“And may I take your first name as well please, sir?”
“Thank you, David. I will pass along your details and someone will be in touch with you shortly.”
Contact centre representatives are in the human business. They are responsible, on a daily basis, for the communication of callers’ requests, inquiries, demands and concerns to the company whom they represent. As a result, call handlers must take down, among other things, a caller’s name.
Callers oblige and give representatives their details primarily because it will otherwise be more difficult for the company they were calling in the first place, to get back in touch.
Crucially, your callers do not provide their details for the benefit of the customer service representative. So, when representatives then use this information to refer to callers by name, are they over-stepping some invisible line? The caller did not give permission for the representative to use their name, only to pass it on to the person with whom they wish to speak.
Are contact centre representatives taking liberties when they use callers’ first names without permission?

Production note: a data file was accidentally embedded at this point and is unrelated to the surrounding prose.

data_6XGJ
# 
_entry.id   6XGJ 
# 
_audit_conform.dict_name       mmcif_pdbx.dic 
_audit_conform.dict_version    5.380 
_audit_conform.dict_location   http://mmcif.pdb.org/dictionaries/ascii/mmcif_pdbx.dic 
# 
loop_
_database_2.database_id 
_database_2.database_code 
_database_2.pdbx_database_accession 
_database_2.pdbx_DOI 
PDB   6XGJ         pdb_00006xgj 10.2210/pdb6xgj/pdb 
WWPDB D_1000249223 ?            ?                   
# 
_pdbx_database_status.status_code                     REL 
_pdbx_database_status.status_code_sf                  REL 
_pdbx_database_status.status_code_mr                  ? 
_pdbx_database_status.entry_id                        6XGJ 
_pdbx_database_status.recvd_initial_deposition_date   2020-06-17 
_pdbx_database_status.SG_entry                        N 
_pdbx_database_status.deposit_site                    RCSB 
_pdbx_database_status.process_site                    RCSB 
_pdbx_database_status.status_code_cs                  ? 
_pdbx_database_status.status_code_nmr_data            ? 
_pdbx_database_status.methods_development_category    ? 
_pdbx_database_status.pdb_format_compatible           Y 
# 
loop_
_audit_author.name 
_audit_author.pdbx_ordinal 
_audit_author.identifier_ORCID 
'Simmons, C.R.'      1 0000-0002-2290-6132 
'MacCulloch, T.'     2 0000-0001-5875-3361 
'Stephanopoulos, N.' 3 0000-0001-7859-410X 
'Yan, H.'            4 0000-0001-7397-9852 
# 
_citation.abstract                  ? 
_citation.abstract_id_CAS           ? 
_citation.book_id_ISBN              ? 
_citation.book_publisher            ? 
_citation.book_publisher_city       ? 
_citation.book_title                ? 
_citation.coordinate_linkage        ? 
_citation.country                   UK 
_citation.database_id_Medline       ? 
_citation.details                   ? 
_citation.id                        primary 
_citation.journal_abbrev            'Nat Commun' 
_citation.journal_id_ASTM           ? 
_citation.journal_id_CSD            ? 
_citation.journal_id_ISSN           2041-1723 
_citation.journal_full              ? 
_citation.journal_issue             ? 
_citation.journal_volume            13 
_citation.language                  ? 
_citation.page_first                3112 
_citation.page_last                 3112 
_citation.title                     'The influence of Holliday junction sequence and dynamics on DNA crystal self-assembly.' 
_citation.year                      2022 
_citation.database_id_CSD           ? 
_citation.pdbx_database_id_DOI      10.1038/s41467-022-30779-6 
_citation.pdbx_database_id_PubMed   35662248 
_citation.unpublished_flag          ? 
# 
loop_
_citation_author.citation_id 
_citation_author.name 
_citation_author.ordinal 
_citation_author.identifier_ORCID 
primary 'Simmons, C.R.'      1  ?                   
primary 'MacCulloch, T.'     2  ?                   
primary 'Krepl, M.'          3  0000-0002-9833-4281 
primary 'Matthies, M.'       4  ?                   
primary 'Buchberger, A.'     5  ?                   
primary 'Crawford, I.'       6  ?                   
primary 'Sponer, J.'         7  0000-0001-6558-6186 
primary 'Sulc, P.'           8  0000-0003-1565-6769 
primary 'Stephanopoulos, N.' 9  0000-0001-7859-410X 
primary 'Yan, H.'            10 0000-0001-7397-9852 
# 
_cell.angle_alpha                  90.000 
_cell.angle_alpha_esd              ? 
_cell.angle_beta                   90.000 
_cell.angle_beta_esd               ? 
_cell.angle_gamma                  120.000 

A matter of formality
For the most part, the average caller will not openly object to a customer service representative using the name they just gave them.
However, both callers and representatives can feel uncertain about the proper way to address a caller in the twenty-first century. Use of a person’s first name can create a sometimes-uncomfortable sense of over-familiarity and informality. In particular, older demographics are less likely to be comfortable with this.
On the other hand, addressing a caller as “Mr. Smith,” when he just told you his name is David may change the tone of the phone call, imposing on it a sense of formality that may not have existed before.
Representatives risk alienating callers if they make assumptions about how the caller would like to be addressed. This situation risks taking callers out of their comfort zones. At best, this may lead to an awkward phone call when the caller politely asks the call handler to refer to them as Mrs. Brown rather than Denise. At worst, Mrs. Brown might express anger at the call handler and her relationship with the company she was calling in the first place might be ruined.
A matter of preference
Caller preference cannot be ascertained through guess-work. While it is typically older callers who prefer to be addressed by their title, agents cannot discern a caller’s age or inclinations from hearing their voice or asking their age.
The safest thing to do, it is often agreed, is to ask callers how they would be prefer to be addressed and then do as the caller asks. This way, the agent and the caller both know where they stand without any potentially awkward moments or uncertain gaps in communication.